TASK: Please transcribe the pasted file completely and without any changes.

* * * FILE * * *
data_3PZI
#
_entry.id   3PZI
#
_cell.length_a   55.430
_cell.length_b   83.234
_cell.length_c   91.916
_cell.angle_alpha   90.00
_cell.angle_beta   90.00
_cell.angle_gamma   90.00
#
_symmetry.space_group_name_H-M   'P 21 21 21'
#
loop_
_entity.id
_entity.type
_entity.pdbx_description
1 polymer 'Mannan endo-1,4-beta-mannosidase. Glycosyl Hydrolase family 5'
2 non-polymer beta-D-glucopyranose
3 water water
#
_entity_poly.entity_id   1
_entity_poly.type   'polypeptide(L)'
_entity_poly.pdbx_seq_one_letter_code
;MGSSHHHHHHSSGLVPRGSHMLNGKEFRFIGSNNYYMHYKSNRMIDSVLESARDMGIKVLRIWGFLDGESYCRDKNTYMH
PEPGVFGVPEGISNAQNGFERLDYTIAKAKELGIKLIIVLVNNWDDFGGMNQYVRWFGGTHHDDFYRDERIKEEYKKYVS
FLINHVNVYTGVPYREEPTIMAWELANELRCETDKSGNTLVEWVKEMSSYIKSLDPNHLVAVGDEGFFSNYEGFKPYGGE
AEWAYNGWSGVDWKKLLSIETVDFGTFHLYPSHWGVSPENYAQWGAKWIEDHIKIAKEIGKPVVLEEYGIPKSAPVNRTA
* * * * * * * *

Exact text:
data_3PZI
#
_entry.id   3PZI
#
_cell.length_a   55.430
_cell.length_b   83.234
_cell.length_c   91.916
_cell.angle_alpha   90.00
_cell.angle_beta   90.00
_cell.angle_gamma   90.00
#
_symmetry.space_group_name_H-M   'P 21 21 21'
#
loop_
_entity.id
_entity.type
_entity.pdbx_description
1 polymer 'Mannan endo-1,4-beta-mannosidase. Glycosyl Hydrolase family 5'
2 non-polymer beta-D-glucopyranose
3 water water
#
_entity_poly.entity_id   1
_entity_poly.type   'polypeptide(L)'
_entity_poly.pdbx_seq_one_letter_code
;MGSSHHHHHHSSGLVPRGSHMLNGKEFRFIGSNNYYMHYKSNRMIDSVLESARDMGIKVLRIWGFLDGESYCRDKNTYMH
PEPGVFGVPEGISNAQNGFERLDYTIAKAKELGIKLIIVLVNNWDDFGGMNQYVRWFGGTHHDDFYRDERIKEEYKKYVS
FLINHVNVYTGVPYREEPTIMAWELANELRCETDKSGNTLVEWVKEMSSYIKSLDPNHLVAVGDEGFFSNYEGFKPYGGE
AEWAYNGWSGVDWKKLLSIETVDFGTFHLYPSHWGVSPENYAQWGAKWIEDHIKIAKEIGKPVVLEEYGIPKSAPVNRTA